Will The Indian Market Be To America What The American Market Was To Europe 100 Years Ago

“India to follow $2,000 car with $20 laptop” was the headline in a Financial Times article on February 1, 2009. According to the article, about 550 million of India’s population is under the age of 25 and the country needs to find cost-effective ways to teach contemporary skills to this group. The laptop will have 2GB of memory and built-in wireless networking. The secretary of secondary and higher education, Mr. R.P. Agarwal, told reporters last week that he expected the eventual cost of the laptop to fall below $20. This would likely interest the American consumer for whom the cost of a laptop tends to be significantly larger – however, they can still make use of coupons and promo codes from the likes of Raise to get a saving on such products, making them more affordable and reasonable to purchase.

The Financial Times understands the magnitude of the event and the trend. The $2,000 Tata Nano is a revolutionary product in its scope and global impact. A huge number of families in India make do with a scooter for their family’s transport. Even in Mumbai, it is fairly common to find a family of four traveling on a scooter with the smaller child standing between the husband driver’s legs while the older child sits on the lap of the wife seating in the passenger seat of the scooter. Highly unsafe, but the only choice for hundreds of millions of families all across India. The Tata Nana brings affordable automobile ownership to this huge market. The scale of the market is such that other manufacturers like Nissan and Suzuki have announced their own plans to manufacture cars at similar prices.

The combination of an unbeatable price and a pent up demand from a huge local market can create huge efficiencies for Tata, Nissan, Suzuki. This scale and efficiency will enable Tata and others to export these cars to the entire emerging world and perhaps even to urban centers in Europe and America. Besides opening up global markets, such inexpensive cars will make India the global hub of a new generation of automobile component design and manufacturing.

If the $20 laptop becomes a commercial reality, it will similarly change the nature of technology manufacturing. After all, you cannot have a $25 Sandisk flash drive for a $20 laptop. Every component will have to redesigned and manufactured for a price that is a fraction of today’s price – the LCD screen, the disk drives, the chips etc. The pent up demand for a $20 laptop in India is enormous and this product could catapult India into a global hub for durable, low-cost technology manufacturing. Schools in every emerging market country and in lower income communities in developed countries will line up to buy such inexpensive laptops.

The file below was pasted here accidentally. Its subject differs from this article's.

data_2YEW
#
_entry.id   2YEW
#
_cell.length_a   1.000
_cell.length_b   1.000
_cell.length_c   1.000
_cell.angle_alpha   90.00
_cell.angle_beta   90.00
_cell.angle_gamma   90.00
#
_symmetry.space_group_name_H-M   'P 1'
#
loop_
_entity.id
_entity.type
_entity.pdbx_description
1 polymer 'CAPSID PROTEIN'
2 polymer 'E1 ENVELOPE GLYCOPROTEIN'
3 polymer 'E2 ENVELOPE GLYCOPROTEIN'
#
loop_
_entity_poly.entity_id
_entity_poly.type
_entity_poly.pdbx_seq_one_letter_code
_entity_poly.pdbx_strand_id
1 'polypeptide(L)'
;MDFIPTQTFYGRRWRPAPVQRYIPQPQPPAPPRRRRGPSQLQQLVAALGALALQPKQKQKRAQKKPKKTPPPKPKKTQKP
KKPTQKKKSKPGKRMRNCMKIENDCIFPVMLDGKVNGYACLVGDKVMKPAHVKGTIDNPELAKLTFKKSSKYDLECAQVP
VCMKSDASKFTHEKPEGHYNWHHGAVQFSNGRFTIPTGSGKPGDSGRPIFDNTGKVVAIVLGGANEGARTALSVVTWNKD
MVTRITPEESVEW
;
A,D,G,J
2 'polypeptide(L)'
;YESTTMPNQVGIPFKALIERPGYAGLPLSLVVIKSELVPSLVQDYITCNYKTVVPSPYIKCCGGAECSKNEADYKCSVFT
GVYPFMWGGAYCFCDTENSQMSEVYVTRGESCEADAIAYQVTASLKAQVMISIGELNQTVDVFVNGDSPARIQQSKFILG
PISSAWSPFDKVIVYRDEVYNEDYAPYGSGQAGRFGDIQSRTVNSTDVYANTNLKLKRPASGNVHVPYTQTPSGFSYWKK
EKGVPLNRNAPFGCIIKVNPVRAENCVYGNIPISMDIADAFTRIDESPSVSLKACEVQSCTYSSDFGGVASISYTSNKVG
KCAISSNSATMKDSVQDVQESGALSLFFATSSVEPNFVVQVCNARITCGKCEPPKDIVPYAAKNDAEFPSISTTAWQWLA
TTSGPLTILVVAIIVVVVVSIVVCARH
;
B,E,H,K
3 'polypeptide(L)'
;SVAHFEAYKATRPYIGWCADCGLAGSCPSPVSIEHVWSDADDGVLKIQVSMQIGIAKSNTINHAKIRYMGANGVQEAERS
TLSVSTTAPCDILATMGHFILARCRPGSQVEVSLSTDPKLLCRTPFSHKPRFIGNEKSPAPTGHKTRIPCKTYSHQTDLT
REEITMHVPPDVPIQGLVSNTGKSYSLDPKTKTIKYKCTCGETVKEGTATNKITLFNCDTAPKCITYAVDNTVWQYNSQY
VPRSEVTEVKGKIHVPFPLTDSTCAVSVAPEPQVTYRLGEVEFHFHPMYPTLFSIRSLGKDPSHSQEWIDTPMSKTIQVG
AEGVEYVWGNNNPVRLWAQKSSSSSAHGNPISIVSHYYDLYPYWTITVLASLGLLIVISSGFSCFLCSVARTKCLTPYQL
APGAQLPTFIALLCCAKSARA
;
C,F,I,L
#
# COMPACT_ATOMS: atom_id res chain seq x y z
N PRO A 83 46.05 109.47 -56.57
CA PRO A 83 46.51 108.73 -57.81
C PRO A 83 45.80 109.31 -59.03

A Product Revolution in India

These two products are the most visible examples of a revolution that seems to be taking place in the Indian market. Ironically, the factors that used to be considered as India’s intractable problems are now being regarded as India’s core strengths.

For decades, Indians were told that India’s population growth was its biggest problem. They were told to emulate China which implemented a draconian one-child only policy in the 1980s. That has proved to be a major mistake. Thanks to the one-child policy, Chinese society is rapidly getting older, even older than American society which is being rejuvenated by immigration.

India, on the other hand, will have the world’s largest consuming population by 2015. Today, this translates into an enormous market with substantial buying power and huge pent-up demand. This is why the race is on to supply this market with the products it needs. Though poor, the Indian consumer demands durability and a basic level of quality in the products they buy. After all, they cannot afford to buy the same product twice.

The companies that can make durable and desirable android phones under 40000 in india do very well in the Indian market. This is why Nokia has been so successful in India. They sold relatively inexpensive phones that had two advantages; any Nokia charger could be use to recharge the battery of any Nokia phone and the products were so durable that they worked even when dropped on the road or in a pool of water.